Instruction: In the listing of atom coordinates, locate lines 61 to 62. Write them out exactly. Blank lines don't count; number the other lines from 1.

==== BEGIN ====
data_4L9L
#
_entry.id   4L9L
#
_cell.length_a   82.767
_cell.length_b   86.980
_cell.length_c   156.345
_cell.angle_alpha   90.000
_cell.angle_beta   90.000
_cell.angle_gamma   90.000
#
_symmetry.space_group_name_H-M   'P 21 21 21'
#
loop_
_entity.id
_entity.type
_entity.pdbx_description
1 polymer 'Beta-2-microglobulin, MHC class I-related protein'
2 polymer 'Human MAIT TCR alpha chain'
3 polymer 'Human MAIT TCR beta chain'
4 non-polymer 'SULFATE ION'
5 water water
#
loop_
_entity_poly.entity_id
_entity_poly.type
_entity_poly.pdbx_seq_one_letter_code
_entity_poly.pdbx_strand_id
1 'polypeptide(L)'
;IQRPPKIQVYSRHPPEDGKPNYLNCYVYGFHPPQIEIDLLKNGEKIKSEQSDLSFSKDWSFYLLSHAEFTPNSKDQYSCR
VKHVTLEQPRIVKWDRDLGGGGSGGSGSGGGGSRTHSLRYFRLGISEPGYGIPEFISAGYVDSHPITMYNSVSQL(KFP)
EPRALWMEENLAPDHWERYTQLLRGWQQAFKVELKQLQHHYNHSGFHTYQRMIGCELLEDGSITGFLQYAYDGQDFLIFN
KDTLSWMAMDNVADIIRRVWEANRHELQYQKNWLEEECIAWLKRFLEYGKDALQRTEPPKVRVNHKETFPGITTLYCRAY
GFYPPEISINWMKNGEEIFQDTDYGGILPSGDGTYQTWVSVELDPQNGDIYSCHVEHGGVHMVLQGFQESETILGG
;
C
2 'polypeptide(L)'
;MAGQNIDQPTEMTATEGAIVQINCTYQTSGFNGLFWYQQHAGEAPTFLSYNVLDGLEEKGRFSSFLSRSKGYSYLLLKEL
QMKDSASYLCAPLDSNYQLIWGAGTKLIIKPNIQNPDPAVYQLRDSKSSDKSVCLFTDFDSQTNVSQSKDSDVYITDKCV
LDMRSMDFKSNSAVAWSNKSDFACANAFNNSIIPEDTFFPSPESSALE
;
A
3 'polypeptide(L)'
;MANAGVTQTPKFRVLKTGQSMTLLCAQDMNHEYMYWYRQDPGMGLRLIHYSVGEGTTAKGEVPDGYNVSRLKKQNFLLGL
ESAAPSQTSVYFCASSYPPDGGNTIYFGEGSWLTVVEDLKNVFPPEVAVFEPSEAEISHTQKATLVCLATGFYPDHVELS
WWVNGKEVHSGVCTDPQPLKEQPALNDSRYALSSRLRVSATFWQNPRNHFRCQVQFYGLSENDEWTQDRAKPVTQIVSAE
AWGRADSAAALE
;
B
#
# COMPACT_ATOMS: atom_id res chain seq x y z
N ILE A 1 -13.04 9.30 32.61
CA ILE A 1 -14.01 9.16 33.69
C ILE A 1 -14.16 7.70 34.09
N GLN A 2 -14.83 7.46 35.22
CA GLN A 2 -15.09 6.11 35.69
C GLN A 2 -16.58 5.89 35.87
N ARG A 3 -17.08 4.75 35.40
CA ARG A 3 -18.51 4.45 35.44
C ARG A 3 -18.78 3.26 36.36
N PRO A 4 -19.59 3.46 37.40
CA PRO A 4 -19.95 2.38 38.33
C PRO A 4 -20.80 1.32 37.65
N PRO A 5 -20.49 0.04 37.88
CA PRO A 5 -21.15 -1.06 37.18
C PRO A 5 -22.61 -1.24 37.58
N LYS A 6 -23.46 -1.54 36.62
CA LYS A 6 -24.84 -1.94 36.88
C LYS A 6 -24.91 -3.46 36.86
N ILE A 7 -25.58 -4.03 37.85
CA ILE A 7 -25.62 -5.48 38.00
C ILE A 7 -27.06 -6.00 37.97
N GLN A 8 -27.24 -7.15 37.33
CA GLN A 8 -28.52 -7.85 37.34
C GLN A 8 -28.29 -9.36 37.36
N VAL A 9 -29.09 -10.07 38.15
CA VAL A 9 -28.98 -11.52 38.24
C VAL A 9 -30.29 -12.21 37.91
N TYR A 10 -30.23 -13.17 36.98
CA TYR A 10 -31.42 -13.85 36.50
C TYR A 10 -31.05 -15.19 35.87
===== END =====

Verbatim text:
N PRO A 4 -19.59 3.46 37.40
CA PRO A 4 -19.95 2.38 38.33